An adage known as the election administrator’s prayer goes something like this: “Dear Lord, let this election not be close.”
When results are overwhelmingly clear, there are far fewer doubts about the integrity of the election process or frustrations with the procedures.
But in Tuesday’s hotly contested Los Angeles mayor’s race between Rick Caruso and Karen Bass, as well as some down-ballot contests, the results are not overwhelmingly clear. In fact, it could take weeks to determine a winner in some races.
California’s shift to mail-in balloting means that voting begins weeks before election day and tabulation continues for weeks after, meaning results can remain murky in all but the most lopsided races immediately following an election.
Vote-by-mail ballots take longer to process, particularly when a massive number of them arrive all at once on election day, officials and experts said Wednesday. That makes the entire tabulation process lengthier, with less immediate certainty about how many ballots remain or whether the later tranches will look substantially different.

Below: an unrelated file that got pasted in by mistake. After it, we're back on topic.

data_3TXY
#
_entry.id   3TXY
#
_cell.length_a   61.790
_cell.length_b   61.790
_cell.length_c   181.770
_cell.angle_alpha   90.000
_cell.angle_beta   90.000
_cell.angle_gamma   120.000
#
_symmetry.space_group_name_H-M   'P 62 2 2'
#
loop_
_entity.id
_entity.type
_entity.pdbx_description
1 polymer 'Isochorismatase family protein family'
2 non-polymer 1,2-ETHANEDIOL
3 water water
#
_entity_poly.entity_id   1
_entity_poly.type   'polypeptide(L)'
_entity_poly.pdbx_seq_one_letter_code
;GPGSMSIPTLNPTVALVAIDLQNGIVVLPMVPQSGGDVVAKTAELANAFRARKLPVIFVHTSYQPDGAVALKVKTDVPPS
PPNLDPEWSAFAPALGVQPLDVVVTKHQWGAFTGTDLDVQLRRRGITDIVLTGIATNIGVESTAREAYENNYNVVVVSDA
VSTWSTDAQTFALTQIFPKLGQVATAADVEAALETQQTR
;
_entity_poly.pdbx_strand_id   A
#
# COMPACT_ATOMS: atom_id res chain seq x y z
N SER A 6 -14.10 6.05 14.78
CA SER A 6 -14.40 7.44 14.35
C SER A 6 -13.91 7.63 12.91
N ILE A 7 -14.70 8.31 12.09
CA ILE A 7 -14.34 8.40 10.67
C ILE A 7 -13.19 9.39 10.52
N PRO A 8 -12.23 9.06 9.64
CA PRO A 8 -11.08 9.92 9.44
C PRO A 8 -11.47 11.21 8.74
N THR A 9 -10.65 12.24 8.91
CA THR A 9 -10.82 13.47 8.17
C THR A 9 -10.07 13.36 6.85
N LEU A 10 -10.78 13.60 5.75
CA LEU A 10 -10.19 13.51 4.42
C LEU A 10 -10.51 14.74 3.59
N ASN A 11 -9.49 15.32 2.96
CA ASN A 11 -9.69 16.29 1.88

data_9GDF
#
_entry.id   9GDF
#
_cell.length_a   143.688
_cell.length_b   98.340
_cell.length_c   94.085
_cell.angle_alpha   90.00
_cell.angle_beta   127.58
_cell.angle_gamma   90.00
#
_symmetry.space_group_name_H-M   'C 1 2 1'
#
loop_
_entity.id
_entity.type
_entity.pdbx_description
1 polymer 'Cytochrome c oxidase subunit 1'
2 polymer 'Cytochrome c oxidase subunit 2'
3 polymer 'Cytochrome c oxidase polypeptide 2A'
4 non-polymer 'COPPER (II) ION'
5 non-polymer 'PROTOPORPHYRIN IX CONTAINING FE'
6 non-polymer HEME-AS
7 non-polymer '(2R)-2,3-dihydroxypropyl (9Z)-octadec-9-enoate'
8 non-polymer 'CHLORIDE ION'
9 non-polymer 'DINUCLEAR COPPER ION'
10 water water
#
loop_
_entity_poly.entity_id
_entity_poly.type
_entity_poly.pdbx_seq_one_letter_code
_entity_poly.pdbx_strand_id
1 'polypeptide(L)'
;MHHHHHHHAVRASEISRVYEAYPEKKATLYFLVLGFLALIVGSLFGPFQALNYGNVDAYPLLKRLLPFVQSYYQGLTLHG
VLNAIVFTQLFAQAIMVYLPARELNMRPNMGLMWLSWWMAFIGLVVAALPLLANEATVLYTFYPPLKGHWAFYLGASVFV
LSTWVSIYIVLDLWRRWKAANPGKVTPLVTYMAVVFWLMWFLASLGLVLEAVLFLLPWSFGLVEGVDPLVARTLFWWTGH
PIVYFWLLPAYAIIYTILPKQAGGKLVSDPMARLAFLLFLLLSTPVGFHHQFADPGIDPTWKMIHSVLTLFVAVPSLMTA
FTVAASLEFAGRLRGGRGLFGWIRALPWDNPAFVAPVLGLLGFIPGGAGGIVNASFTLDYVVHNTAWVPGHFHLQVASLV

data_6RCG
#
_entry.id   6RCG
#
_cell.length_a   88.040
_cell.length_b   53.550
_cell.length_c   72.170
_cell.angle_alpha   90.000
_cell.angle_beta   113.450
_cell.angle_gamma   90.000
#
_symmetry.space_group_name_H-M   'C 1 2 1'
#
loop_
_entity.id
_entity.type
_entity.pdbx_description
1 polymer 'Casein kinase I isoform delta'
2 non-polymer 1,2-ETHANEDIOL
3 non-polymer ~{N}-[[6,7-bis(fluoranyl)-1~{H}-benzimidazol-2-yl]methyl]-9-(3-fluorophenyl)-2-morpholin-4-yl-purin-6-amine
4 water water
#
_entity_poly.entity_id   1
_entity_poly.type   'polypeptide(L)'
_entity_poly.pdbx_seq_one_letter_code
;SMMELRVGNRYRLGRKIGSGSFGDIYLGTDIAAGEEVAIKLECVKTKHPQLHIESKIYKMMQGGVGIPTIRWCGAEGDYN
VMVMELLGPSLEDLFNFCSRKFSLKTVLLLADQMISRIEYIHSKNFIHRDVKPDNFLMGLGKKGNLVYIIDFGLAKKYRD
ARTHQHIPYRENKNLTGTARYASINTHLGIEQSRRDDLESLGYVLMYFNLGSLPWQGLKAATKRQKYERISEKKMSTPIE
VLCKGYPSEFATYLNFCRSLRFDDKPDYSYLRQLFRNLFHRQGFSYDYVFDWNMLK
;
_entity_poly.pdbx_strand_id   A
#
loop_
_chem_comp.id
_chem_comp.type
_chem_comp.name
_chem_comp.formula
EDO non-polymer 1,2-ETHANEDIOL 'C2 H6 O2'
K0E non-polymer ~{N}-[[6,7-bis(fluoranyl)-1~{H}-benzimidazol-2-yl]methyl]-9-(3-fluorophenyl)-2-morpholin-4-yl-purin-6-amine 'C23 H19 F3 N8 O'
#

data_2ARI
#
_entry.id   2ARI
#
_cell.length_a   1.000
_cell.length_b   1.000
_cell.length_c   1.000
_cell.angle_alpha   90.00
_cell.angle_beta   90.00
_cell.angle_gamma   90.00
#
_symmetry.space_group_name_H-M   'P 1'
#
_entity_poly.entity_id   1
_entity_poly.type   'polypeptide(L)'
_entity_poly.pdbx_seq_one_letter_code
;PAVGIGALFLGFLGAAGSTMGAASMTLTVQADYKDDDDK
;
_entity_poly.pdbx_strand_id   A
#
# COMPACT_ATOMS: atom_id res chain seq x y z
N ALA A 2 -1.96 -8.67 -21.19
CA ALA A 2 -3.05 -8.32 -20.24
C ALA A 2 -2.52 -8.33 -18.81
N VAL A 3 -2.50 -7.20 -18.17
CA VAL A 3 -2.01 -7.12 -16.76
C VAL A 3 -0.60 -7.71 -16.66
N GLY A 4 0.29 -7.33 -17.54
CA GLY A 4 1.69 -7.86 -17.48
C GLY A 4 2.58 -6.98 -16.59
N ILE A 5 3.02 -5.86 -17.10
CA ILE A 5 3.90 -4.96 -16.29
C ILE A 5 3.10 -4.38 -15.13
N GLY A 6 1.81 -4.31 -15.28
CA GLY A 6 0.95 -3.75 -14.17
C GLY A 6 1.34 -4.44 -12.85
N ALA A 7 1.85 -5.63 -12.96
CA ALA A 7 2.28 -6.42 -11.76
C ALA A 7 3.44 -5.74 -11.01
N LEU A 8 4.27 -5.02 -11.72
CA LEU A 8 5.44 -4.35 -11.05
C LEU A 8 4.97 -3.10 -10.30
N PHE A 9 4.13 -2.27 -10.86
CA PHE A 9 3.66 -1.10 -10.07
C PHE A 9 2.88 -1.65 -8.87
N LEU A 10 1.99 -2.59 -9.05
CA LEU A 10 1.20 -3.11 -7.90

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But pre-election polling grew less accurate as the internet made cheaper online polling with non-random sampling more readily available. And exit polls don’t hold the weight they once did for a variety of reasons, Krosnick said.
Still, Krosnick emphasized that lengthy waiting periods for results were hardly unheard of in the past, citing the 2000 presidential election as a particularly notorious example.
“The older a voter is, the more they’re going to be used to instant gratification” on election night, Krosnick said. “The younger a voter is, the more they’ve lived in this newer world, where the networks are not making calls quickly, where the polls are not trusting predictors of the election and where voting by mail is prevalent.”
As a result, younger voters are less likely to be frustrated by a slower process, Krosnick said.
Kim Alexander, president of the nonpartisan California Voter Foundation, said the sheer number of L.A. County voters means the process is far more time-intensive here than in other counties.
People should “calm down and give the election staff time to do their job,” Alexander said. (Full Story)